Mobilizing Gendered Piety in Sri Lanka’s Contemporary Bhikkhunī Ordination Dispute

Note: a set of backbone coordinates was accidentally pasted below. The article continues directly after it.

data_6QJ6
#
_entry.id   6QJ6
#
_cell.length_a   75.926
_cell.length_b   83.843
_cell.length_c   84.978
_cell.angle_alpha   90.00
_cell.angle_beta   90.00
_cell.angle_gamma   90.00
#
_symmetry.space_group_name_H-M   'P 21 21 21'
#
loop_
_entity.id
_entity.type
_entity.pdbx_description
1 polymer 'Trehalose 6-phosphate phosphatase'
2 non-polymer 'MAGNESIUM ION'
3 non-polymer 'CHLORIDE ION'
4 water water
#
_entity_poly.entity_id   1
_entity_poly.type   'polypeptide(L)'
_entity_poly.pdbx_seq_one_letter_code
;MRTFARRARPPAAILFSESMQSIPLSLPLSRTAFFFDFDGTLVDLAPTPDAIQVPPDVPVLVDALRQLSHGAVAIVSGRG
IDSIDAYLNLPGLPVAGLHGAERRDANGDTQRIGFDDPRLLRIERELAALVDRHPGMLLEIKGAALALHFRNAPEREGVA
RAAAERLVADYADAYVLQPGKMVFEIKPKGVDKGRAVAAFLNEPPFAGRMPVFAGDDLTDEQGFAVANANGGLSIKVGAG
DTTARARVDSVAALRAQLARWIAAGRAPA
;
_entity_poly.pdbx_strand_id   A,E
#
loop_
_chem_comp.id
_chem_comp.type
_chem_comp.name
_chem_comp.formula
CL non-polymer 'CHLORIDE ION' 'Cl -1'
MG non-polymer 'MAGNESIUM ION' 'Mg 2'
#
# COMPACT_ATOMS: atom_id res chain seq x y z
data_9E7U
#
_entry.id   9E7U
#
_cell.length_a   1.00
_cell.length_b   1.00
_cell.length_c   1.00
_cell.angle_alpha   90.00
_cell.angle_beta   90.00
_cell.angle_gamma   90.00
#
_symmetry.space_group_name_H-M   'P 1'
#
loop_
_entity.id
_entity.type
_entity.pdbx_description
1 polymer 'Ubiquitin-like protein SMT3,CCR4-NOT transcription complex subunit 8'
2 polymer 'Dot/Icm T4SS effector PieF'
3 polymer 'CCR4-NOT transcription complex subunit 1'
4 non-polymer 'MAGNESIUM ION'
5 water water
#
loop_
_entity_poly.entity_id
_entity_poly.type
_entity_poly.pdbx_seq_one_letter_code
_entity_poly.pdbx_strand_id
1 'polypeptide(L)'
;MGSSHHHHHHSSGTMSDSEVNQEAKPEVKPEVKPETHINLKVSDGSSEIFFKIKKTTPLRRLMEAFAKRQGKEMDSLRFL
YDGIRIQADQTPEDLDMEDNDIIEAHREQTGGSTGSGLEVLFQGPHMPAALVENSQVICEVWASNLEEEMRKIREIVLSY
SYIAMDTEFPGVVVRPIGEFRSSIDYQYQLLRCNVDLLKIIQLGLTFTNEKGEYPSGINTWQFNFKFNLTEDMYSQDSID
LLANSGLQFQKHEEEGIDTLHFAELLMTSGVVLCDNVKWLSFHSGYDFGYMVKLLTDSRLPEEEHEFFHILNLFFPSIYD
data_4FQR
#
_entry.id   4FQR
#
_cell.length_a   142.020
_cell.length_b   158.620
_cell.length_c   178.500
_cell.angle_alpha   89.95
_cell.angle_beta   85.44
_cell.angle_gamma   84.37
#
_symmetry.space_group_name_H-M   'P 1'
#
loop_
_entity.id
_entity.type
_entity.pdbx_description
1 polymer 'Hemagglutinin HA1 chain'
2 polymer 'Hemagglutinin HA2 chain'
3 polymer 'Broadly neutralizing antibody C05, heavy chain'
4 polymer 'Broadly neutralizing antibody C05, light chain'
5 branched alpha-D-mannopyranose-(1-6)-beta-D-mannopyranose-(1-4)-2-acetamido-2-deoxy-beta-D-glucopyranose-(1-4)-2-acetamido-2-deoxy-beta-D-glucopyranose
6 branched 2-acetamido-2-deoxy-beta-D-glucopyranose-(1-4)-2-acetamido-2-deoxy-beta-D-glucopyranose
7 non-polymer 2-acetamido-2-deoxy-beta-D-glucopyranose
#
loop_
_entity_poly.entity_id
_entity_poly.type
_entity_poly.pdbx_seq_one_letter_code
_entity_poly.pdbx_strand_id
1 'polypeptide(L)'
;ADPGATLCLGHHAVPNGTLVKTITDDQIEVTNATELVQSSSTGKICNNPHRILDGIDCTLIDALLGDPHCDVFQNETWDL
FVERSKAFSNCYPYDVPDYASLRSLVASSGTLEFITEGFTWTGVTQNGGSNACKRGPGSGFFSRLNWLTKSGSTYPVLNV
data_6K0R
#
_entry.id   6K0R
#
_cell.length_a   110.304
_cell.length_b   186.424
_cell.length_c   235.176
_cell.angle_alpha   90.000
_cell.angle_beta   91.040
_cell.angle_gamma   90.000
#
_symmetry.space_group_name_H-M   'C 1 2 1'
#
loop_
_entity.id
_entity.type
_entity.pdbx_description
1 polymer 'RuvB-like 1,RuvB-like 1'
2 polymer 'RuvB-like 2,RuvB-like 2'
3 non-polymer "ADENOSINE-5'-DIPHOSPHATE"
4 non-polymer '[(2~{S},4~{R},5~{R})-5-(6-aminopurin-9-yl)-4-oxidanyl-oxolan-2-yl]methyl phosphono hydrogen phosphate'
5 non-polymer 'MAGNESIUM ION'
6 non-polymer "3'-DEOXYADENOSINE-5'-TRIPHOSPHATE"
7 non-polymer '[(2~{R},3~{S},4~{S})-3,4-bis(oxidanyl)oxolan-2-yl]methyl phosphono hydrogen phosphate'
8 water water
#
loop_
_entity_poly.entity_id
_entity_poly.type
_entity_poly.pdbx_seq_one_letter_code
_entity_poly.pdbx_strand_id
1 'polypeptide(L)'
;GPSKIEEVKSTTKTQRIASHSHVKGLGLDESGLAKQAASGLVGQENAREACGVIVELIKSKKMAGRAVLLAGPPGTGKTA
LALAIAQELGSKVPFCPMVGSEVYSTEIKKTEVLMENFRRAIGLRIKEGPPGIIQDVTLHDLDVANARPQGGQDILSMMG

Since the late 1980s, in defiance of Sri Lanka’s major monastic fraternities (nikāyas) and the government, Buddhist women and men have begun to organize across distinctions of national boundary and Buddhist tradition to reinstate a defunct bhikkhunī ordination lineage for renunciant women. Drawing on fieldwork from the winter of 2015–16, this article considers some of the strategies by which Sri Lanka’s bhikkhunīs and their supporters constitute the burgeoning lineage(s) as both legitimate and necessary for the continued health and vitality of an otherwise ailing Buddhist sāsana. I argue that Sri Lanka’s bhikkhunīs engage in highly-visible forms of adherence to vinaya rules and social expectations for ideal monastic behavior set against a popular discourse about the laxity of male renunciants. Such engagement is both political and soteriological; while it is aimed at fulfilling legitimizing gendered expectations of women’s piety, it is expressed primarily in terms of the eradication of personal and societal suffering through forms of practice that accord with the ideal of a pious monastic. Thus, in contrast to discourses which locate bhikkhunīs as subjects whose presence weakens the sāsana’s duration and strength, in this new discourse Sri Lanka’s bhikkhunīs become virtuous agents of social service and moral restoration. The article concludes by identifying emerging connections between this discourse and an alreadygendered xenophobic Buddhist nationalism.
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